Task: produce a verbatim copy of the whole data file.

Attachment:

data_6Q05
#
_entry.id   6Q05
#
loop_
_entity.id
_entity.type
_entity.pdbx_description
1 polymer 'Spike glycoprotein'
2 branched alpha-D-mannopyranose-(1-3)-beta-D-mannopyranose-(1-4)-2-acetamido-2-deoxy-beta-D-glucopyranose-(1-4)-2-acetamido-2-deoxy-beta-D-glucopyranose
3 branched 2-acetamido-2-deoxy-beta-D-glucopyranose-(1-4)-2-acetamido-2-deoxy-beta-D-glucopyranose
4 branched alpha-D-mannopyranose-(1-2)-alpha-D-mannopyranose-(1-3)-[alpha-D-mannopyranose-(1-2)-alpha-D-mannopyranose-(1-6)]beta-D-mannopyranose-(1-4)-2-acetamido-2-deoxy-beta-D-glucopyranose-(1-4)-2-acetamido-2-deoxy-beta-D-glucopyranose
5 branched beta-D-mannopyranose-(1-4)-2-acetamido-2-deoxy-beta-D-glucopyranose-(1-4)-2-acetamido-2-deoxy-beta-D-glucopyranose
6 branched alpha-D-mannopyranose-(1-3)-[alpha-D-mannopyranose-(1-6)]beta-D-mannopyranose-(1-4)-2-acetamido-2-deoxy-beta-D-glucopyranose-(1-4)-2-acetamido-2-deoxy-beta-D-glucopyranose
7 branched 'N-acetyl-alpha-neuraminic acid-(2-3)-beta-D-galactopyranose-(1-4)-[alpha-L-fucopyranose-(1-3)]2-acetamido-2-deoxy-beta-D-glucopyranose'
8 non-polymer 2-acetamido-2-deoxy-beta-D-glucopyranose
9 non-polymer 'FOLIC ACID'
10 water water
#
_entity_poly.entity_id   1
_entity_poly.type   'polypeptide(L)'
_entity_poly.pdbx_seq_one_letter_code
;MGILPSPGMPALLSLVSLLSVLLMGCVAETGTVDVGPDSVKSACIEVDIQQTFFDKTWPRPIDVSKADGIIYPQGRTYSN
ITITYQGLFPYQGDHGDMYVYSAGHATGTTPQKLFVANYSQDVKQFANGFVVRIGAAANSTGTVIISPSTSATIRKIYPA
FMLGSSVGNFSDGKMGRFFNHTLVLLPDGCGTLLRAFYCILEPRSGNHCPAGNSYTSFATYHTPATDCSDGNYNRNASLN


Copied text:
data_6Q05
#
_entry.id   6Q05
#
loop_
_entity.id
_entity.type
_entity.pdbx_description
1 polymer 'Spike glycoprotein'
2 branched alpha-D-mannopyranose-(1-3)-beta-D-mannopyranose-(1-4)-2-acetamido-2-deoxy-beta-D-glucopyranose-(1-4)-2-acetamido-2-deoxy-beta-D-glucopyranose
3 branched 2-acetamido-2-deoxy-beta-D-glucopyranose-(1-4)-2-acetamido-2-deoxy-beta-D-glucopyranose
4 branched alpha-D-mannopyranose-(1-2)-alpha-D-mannopyranose-(1-3)-[alpha-D-mannopyranose-(1-2)-alpha-D-mannopyranose-(1-6)]beta-D-mannopyranose-(1-4)-2-acetamido-2-deoxy-beta-D-glucopyranose-(1-4)-2-acetamido-2-deoxy-beta-D-glucopyranose
5 branched beta-D-mannopyranose-(1-4)-2-acetamido-2-deoxy-beta-D-glucopyranose-(1-4)-2-acetamido-2-deoxy-beta-D-glucopyranose
6 branched alpha-D-mannopyranose-(1-3)-[alpha-D-mannopyranose-(1-6)]beta-D-mannopyranose-(1-4)-2-acetamido-2-deoxy-beta-D-glucopyranose-(1-4)-2-acetamido-2-deoxy-beta-D-glucopyranose
7 branched 'N-acetyl-alpha-neuraminic acid-(2-3)-beta-D-galactopyranose-(1-4)-[alpha-L-fucopyranose-(1-3)]2-acetamido-2-deoxy-beta-D-glucopyranose'
8 non-polymer 2-acetamido-2-deoxy-beta-D-glucopyranose
9 non-polymer 'FOLIC ACID'
10 water water
#
_entity_poly.entity_id   1
_entity_poly.type   'polypeptide(L)'
_entity_poly.pdbx_seq_one_letter_code
;MGILPSPGMPALLSLVSLLSVLLMGCVAETGTVDVGPDSVKSACIEVDIQQTFFDKTWPRPIDVSKADGIIYPQGRTYSN
ITITYQGLFPYQGDHGDMYVYSAGHATGTTPQKLFVANYSQDVKQFANGFVVRIGAAANSTGTVIISPSTSATIRKIYPA
FMLGSSVGNFSDGKMGRFFNHTLVLLPDGCGTLLRAFYCILEPRSGNHCPAGNSYTSFATYHTPATDCSDGNYNRNASLN